If you are a small business owner, you should consider working with a small business lawyer. A small business lawyer can become a strategic partner, helping you and your business embrace exciting opportunities and avoid unwanted disputes. 

There are many instances when you should consult a small business lawyer. Here are our top 10.


1. When acquiring a business

There are many advantages to purchasing an existing business, such as profitability and being established with customers already. However, it can be expensive and issues can arise with employees if they push back on new business practices. You will also want to make sure you aren’t taking on any of the former owner’s liabilities.  A small business lawyer can help navigate all these issues. 


2. When selling a business

Selling a business can include selling your tangible and intangible assets. This arduous process involves negotiating, drafting formal agreements and closing the deal.

Minimizing taxes and potential liability issues are some of the main concerns for buyers and sellers trying to form a deal. Hiring a lawyer and financial advisor from the outset of this process can ensure you get the best deal possible. 


3. When choosing a business structure

Before choosing a business structure, learn about the different options available here. We have already compiled a list of the pros and cons of each option. However, you still might be unsure as to which structure is best suited for you and your business, so we can guide you through this process. 


4. When changing business structures

Perhaps your business has changed or grown to the point where you want to change the structure of the business. We’ve previously covered the advantages and disadvantages of each structure and how to go from a sole proprietorship to  getting incorporated


5. When incorporating a company

Navigating the many forms and legal documents required to incorporate your small business can be overwhelming. Hiring a small business lawyer can give you assurance the process is being done properly, as well as allowing you time to focus on other aspects of your business. 

Check out this blog and find out when you should incorporate your small business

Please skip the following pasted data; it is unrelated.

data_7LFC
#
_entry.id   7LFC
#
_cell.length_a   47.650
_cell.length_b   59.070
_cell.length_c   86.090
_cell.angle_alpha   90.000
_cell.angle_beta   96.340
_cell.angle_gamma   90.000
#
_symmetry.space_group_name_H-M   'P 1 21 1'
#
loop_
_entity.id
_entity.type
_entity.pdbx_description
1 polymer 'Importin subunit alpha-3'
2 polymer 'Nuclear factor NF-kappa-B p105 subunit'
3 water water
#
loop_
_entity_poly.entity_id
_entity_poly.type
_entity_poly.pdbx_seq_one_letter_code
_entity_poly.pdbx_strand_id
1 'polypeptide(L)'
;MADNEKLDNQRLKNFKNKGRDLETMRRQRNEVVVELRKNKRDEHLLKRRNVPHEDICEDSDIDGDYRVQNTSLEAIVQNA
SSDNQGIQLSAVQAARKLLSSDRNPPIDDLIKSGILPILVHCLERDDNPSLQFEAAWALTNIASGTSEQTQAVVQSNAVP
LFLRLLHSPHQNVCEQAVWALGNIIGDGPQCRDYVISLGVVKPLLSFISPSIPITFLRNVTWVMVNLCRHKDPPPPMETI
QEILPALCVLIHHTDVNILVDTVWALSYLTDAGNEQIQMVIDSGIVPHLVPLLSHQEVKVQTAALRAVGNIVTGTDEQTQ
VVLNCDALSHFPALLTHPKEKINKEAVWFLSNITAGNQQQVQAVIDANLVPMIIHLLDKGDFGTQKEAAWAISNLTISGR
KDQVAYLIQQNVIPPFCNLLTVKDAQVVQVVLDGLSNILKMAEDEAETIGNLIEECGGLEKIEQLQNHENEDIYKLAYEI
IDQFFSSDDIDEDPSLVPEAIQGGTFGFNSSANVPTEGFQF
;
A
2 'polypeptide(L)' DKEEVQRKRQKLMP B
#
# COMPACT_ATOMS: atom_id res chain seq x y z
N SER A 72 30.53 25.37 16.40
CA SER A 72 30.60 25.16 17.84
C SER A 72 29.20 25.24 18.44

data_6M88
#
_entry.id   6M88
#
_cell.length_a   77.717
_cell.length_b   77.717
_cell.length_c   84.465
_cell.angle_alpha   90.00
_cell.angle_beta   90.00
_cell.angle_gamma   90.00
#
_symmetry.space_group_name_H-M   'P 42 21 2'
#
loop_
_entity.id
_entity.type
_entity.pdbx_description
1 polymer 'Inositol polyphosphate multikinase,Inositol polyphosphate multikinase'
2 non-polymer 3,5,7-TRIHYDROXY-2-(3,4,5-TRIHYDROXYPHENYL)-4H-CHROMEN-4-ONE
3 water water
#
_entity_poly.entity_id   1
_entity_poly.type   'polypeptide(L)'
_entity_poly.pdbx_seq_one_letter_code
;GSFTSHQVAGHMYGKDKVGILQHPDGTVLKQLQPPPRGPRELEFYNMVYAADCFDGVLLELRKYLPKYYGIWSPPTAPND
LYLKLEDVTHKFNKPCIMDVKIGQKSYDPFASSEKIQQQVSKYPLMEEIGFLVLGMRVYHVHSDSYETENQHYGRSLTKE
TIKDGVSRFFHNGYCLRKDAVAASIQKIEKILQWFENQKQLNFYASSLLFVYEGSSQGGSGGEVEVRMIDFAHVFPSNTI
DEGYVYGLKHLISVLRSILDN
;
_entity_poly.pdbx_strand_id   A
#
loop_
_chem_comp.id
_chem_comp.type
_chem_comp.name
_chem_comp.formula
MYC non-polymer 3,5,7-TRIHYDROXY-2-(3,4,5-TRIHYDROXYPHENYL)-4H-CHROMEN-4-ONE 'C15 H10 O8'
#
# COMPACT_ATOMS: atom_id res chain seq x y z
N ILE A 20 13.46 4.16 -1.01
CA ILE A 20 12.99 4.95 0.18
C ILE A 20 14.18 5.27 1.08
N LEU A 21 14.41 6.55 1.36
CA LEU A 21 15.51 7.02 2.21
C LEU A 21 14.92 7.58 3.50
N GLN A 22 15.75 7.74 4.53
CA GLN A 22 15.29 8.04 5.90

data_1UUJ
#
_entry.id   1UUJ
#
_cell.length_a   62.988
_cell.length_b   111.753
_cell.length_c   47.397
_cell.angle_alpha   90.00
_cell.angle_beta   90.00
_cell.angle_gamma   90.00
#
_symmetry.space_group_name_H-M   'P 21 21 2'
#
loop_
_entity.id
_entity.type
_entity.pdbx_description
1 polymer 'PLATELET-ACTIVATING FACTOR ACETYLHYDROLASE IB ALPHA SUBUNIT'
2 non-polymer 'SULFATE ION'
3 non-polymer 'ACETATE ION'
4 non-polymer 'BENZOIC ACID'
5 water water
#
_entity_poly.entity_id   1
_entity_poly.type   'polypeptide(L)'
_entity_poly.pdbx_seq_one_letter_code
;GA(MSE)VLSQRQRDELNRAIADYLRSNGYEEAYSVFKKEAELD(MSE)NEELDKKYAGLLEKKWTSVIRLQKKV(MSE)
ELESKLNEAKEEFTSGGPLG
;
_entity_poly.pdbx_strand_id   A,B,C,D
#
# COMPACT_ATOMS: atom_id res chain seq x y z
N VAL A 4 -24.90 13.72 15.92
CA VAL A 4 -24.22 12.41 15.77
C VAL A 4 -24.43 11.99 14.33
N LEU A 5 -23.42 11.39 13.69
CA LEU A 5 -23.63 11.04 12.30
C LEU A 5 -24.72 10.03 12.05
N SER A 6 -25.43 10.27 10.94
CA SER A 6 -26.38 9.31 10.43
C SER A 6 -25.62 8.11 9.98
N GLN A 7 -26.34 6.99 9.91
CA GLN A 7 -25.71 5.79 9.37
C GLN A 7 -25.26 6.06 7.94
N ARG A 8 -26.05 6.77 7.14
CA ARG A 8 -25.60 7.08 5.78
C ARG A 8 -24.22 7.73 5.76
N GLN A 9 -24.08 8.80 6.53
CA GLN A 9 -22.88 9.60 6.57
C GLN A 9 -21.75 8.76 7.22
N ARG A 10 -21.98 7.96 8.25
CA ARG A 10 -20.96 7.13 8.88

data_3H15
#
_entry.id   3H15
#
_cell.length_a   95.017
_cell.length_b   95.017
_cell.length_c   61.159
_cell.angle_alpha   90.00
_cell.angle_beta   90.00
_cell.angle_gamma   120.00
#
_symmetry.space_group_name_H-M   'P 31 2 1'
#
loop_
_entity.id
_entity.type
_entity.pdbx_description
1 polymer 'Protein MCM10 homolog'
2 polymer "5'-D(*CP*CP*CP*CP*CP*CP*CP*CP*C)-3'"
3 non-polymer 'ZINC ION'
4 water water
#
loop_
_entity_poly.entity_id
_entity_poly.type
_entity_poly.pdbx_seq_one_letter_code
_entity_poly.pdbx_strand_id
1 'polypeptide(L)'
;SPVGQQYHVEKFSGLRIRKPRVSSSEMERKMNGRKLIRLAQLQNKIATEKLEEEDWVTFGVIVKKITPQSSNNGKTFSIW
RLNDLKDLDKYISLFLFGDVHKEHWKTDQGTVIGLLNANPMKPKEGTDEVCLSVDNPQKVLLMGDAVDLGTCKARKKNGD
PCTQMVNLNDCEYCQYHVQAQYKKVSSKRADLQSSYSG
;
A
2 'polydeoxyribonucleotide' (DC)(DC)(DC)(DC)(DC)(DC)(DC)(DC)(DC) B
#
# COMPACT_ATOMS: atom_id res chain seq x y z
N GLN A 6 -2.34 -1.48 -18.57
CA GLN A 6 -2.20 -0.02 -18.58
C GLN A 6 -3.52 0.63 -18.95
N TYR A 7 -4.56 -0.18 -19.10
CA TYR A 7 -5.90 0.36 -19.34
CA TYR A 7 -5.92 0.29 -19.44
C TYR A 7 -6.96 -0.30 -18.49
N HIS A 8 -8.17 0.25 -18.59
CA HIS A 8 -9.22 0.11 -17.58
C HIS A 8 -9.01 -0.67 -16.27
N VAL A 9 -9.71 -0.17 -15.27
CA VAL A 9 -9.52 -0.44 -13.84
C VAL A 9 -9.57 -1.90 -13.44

6. When partnering with others

Before going into business with a partner, you should clearly outline both parties’ rights, duties and obligations clearly in a written document. This is most commonly known as a partnership agreement


7. When investing in a business

Before investing in any business, do your due diligence by investigating the company’s financial and legal history. By doing this, you could reveal unwanted liabilities in the business that could change how you choose to invest. A small business lawyer can assist in this process while providing guidance on how or whether to proceed with the investment.


8. When leasing commercial real estate

Leasing commercial real estate for your small business can be very exciting. But don’t go in blind. Ensure your intended use for the premises is permitted under the appropriate zoning laws and take the time to read through and understand your lease.

It is advisable to have your small business lawyer review your commercial lease agreement before signing in order to protect your business from unexpected costs or concerns.


9. When hiring employees

Having an employment contract is essential to legally define the relationship between your business and your employees. The employment contract should be in writing and clearly lay out the terms of the employment, such as duties/responsibilities, compensation, benefits and the right to terminate (including notice requirements for the employer and the employee).

Further, employment contracts are subject to provincial laws, so knowing the laws specific to your region is essential. Having a small business lawyer can help keep your employment agreements in line with the law. 


10. Liability protection

Even if your business is small, having liability protection in place could protect your business in a case where your employee, product or services cause or are alleged to have caused injury or damage to any party. 

Does your small business need liability insurance? Check out a previous post we did outlining the basics of insurance. 


Does your small business need guidance with one of these topics? Get in touch today to consult with a small business lawyer.